A report only recently published in the journal Biogeosciences Discussions argues that some marine creatures – whales, in particular – are crucial in making sure nutrients get to where they are most needed.
Thus, when swimming, the whales continue to move their massive tails up and down through the water. As these marine mammals spend time both at the surface of the water, and close to the sea's bottom, their movements help nutrients navigate across these “layers” of our oceans.
Apparently, but for whales carrying out this job of mixing up the nutrients found in aquatic ecosystems, most of the life forms now found in our oceans would cease to exist sooner than one might expect.
More so since chemical compounds such as nitrogen and iron are typically only abundant in the deep and need somehow be brought closer to the surface so that other animal species might benefit from them.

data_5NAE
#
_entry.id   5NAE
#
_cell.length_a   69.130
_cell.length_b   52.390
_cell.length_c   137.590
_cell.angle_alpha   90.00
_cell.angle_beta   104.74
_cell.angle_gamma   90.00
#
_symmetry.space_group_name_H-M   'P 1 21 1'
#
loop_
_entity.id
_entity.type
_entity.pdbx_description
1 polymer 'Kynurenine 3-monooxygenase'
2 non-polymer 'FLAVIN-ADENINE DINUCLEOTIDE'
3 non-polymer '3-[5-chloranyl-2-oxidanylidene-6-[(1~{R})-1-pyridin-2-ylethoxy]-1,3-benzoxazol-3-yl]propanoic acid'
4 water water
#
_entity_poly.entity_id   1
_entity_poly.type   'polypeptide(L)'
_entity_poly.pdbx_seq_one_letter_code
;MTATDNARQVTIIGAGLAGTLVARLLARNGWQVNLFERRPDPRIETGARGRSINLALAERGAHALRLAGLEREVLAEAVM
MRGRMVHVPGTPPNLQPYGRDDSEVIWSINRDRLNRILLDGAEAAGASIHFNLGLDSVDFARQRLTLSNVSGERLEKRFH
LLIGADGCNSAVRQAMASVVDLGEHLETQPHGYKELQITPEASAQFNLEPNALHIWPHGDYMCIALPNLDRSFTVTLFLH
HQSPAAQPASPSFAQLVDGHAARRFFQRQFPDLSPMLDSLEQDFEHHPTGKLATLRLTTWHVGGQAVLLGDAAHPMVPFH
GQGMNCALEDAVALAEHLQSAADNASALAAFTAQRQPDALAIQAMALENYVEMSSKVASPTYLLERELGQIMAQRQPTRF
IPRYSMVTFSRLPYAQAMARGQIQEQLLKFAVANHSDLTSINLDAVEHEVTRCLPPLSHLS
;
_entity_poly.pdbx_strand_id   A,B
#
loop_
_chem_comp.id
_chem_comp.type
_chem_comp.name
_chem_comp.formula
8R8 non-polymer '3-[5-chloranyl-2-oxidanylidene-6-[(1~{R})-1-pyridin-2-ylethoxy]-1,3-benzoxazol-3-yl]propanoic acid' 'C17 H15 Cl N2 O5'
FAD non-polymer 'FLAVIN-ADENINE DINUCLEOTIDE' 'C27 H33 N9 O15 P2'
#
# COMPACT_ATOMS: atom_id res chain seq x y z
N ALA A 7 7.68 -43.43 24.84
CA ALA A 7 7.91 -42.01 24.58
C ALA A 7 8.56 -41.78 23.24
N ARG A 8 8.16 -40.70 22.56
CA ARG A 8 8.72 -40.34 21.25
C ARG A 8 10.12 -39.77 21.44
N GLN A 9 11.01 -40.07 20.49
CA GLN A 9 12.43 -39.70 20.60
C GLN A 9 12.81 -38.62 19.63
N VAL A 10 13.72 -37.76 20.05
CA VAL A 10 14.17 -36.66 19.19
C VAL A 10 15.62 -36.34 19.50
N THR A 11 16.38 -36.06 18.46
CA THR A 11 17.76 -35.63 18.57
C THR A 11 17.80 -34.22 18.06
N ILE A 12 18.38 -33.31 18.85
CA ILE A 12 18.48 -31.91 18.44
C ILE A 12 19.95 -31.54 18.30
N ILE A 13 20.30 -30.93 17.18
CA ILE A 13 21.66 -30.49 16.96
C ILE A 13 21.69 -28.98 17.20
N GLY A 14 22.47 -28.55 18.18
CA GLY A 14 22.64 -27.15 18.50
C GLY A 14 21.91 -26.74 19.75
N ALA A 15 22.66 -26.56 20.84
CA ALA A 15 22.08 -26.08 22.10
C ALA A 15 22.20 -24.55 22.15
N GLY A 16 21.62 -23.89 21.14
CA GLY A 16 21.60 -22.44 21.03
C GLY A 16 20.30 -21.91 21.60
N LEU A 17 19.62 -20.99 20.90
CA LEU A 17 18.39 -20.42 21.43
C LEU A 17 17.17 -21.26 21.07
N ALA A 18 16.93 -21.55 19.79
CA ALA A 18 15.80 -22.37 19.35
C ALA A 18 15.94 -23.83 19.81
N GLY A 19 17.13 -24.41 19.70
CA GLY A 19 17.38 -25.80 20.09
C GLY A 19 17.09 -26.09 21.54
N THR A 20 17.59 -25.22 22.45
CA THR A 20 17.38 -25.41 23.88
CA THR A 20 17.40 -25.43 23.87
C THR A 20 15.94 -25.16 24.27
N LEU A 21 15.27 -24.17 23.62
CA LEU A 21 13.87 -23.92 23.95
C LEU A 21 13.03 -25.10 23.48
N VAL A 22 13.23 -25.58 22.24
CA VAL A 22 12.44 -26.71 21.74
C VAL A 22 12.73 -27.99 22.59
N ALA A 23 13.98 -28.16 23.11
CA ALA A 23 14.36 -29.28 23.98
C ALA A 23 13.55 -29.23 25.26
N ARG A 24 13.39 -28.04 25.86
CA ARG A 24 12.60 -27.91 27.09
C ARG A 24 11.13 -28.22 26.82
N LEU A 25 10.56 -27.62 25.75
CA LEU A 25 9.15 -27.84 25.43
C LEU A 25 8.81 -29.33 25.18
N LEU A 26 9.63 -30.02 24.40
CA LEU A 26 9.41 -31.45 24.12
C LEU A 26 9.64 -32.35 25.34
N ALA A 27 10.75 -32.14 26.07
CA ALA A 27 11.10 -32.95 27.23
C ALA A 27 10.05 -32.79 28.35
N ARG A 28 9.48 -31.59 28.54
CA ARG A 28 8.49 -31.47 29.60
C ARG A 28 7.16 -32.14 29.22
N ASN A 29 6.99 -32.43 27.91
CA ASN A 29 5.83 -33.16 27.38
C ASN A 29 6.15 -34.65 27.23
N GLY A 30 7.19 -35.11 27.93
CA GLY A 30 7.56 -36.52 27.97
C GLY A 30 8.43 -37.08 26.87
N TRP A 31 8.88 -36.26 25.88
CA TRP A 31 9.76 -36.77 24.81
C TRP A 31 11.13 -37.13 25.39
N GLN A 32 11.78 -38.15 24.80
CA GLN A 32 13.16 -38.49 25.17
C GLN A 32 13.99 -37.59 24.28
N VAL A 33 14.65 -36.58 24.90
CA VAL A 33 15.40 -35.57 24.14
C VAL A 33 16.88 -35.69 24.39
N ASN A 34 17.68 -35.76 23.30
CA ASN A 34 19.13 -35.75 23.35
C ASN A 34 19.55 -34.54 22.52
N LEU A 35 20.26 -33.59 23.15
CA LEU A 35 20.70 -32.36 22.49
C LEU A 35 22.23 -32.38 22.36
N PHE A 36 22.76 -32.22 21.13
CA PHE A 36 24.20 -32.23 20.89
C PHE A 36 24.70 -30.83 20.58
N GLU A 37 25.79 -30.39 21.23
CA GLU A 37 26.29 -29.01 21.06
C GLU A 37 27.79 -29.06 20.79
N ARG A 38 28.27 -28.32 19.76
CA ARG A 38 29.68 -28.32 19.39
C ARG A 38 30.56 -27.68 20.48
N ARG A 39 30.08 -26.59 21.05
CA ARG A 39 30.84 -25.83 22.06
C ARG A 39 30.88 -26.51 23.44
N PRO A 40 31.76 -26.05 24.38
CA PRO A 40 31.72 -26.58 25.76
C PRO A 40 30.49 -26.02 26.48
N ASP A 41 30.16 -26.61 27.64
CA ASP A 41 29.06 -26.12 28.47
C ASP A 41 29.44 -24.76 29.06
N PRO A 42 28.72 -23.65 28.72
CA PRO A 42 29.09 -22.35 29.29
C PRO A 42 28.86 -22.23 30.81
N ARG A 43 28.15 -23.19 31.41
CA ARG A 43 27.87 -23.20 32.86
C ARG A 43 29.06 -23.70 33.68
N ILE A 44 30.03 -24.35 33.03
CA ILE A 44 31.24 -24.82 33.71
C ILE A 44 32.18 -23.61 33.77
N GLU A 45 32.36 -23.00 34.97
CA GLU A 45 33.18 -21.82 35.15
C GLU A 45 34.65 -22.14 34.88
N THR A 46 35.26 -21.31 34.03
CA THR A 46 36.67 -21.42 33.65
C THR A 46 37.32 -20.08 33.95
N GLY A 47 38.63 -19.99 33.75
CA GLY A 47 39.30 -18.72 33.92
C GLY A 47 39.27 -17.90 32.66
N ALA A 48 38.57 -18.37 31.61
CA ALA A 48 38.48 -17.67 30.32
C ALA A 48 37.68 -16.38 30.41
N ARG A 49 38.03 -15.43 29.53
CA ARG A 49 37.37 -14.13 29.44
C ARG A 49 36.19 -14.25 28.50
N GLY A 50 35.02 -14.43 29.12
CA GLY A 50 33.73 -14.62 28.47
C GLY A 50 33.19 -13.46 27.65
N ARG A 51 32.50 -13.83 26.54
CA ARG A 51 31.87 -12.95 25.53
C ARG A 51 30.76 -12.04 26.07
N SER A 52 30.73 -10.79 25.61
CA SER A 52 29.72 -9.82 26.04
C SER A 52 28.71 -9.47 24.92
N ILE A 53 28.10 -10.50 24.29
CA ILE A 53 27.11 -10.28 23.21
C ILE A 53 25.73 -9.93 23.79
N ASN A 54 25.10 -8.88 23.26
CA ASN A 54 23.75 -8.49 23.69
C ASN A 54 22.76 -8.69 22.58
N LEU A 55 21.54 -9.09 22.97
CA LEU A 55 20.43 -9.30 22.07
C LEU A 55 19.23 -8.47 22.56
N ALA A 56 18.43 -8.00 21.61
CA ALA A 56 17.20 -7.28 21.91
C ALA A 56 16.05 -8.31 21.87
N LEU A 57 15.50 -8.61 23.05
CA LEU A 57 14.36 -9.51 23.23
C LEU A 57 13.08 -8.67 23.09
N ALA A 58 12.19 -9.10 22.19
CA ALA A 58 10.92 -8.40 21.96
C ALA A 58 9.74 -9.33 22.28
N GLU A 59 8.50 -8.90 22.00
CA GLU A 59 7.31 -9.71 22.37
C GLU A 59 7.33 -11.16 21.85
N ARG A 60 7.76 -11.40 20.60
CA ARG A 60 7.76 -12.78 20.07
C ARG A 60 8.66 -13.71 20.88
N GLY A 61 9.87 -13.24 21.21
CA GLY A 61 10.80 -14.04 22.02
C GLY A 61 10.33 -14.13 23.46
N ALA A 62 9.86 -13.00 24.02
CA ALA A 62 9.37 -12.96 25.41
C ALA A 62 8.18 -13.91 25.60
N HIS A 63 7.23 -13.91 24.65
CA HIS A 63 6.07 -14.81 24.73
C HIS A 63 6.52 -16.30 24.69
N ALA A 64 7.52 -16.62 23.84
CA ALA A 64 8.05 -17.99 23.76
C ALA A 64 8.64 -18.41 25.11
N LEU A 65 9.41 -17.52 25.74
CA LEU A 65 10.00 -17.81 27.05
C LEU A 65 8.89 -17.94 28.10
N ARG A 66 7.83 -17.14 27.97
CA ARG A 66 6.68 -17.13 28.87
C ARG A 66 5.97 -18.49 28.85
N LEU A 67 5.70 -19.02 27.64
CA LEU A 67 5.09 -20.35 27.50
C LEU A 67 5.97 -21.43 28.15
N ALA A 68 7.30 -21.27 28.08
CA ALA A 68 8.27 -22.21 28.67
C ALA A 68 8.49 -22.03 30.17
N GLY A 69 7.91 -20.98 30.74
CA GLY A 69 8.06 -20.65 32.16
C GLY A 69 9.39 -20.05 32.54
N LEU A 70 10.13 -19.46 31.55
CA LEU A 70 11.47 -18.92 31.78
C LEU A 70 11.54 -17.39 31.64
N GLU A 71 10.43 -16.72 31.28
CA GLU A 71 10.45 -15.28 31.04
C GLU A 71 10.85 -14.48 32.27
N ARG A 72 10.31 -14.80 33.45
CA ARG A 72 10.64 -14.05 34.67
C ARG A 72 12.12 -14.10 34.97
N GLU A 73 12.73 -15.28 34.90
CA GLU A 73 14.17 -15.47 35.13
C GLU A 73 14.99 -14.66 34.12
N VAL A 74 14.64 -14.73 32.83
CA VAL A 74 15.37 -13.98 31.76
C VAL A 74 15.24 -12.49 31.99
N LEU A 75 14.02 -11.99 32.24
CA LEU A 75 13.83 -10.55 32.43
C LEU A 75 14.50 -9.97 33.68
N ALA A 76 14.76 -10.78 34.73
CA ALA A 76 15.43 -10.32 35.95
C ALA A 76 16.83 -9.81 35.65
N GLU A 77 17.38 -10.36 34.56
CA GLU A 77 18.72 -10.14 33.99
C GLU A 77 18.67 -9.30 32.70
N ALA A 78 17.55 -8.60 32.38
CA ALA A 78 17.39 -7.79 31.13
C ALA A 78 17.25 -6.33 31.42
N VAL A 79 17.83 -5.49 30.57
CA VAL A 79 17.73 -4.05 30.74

According to Our Amazing Planet
, Stephen Nicol, a marine biologist working with the University of Tasmania in Australia, makes a case of how, “A lot more work needs to be done to prove this. The growing likelihood that life plays an important role in transporting nutrients doesn't greatly surprise most biologists, but physical and chemical oceanographers don't like the idea at all and are deeply suspicious of it.”
Interestingly enough, the scientists who looked into this issue also claim that, as unbelievable as it might seem, smaller animals also play a very important part in keeping things moving in our oceans, especially if said animals travel in packs or shoals and, therefore, create a lot of agitation when making their way through the ocean.
Should it be proven without a shadow of a doubt that sea creatures are as important as tides and winds in mixing up the nutrients present in marine ecosystems, it is quite likely that our current assumptions regarding ocean circulation will need be reconsidered.
From where we stand, this hypothesis also stands as proof that natural ecosystems are very carefully balanced and interfering with this equilibrium might result in severe consequences nobody would have expected.